Missiles are displayed during a military parade to mark 100 years since the birth of the country's founder Kim Il-Sung in Pyongyang on April 15, 2012. (Pedro Ugarte/AFP/Getty Images)
In September, North Korea launched its fifth successful nuclear test — the country's largest to date — and claimed that the bomb was small enough to fit on a ballistic missile. This came just eight months after the previous detonation; earlier tests had been spaced roughly three years apart.
"Shortening of the interval means they are approaching the final stage of completing the miniaturization and standardization of warheads," said Sung-hwan Kim, former South Korean Minister of Foreign Affairs and Trade. "Furthermore, they express their will to use these weapons."
North Korea has been seeking nuclear missiles capable of hitting the United States for years, and many analysts fear it's nearing that goal. And in contrast with past motivations, the country may not just be out to make a statement or gain a bargaining chip. "I think we are in a different era," said Chris Hill, former U.S. ambassador to South Korea, who also headed the U.S. delegation in the Six Party Talks on North Korea’s nuclear program. "I think we're seeing a qualitative change in the crisis."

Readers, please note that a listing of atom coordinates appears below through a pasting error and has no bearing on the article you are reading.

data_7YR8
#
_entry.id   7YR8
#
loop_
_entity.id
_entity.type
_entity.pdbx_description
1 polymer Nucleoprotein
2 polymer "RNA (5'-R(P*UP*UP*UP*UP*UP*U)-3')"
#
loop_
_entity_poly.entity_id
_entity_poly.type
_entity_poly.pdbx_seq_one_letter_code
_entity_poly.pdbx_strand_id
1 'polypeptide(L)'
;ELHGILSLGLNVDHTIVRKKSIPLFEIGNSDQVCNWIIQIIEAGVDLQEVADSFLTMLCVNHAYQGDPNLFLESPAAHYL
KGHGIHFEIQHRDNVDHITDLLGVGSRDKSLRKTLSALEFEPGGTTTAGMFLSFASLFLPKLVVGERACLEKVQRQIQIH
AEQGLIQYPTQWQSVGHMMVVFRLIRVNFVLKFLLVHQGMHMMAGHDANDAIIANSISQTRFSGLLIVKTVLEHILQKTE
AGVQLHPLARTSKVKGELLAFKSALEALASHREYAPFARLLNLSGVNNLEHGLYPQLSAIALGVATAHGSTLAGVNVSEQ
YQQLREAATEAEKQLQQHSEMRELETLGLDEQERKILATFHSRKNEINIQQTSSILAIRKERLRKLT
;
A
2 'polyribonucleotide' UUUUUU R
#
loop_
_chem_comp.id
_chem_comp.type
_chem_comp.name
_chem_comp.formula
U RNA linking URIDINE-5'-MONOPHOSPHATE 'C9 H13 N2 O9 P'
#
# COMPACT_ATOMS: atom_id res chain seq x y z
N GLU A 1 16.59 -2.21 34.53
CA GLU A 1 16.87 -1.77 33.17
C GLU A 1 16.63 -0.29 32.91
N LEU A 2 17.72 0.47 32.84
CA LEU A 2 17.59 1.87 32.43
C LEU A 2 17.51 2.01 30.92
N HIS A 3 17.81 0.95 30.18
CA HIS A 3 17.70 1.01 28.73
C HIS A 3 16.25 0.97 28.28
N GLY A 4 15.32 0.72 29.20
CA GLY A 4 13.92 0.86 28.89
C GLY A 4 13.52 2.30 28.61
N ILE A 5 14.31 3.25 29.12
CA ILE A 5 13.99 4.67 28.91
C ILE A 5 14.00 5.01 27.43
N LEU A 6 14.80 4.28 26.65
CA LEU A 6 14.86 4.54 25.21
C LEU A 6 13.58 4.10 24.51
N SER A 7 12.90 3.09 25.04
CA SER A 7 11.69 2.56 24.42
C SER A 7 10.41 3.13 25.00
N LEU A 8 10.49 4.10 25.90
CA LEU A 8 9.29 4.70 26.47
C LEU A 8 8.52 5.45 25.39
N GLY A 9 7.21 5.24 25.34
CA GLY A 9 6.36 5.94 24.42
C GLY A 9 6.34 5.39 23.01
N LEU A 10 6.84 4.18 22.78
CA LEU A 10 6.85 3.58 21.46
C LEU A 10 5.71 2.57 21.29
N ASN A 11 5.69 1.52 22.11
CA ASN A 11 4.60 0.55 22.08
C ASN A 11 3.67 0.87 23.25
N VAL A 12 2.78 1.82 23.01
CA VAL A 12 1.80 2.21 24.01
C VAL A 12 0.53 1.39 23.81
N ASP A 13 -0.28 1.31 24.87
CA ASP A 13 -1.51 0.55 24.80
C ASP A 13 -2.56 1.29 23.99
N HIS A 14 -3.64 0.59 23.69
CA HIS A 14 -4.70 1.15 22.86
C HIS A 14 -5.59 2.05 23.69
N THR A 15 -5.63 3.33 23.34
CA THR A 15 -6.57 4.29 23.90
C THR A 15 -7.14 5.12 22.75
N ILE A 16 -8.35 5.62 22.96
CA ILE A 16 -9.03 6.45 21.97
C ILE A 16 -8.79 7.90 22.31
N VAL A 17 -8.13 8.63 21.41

In response to North Korea's weapons programs, the United States and the United Nations have perpetually sought to strengthen economic sanctions, but this strategy doesn't appear to be working. "There is a fundamental puzzle right now called the sanctions paradox," said John Park, an MIT researcher who focuses on North Korean sanctions. "As the international community, as the United States, as other countries have applied more and more sanctions on North Korea, North Korea's nuclear and ballistic missile capabilities have gotten better."
So what, if anything, can be done?
In this episode of the Asia Society Podcast, analysts including Kim, Hill, Park, Yun Sun, and Chung-in Moon trace how the so-called "Hermit Kingdom" has been able to develop such sophisticated weapons, and how the international community might counter them.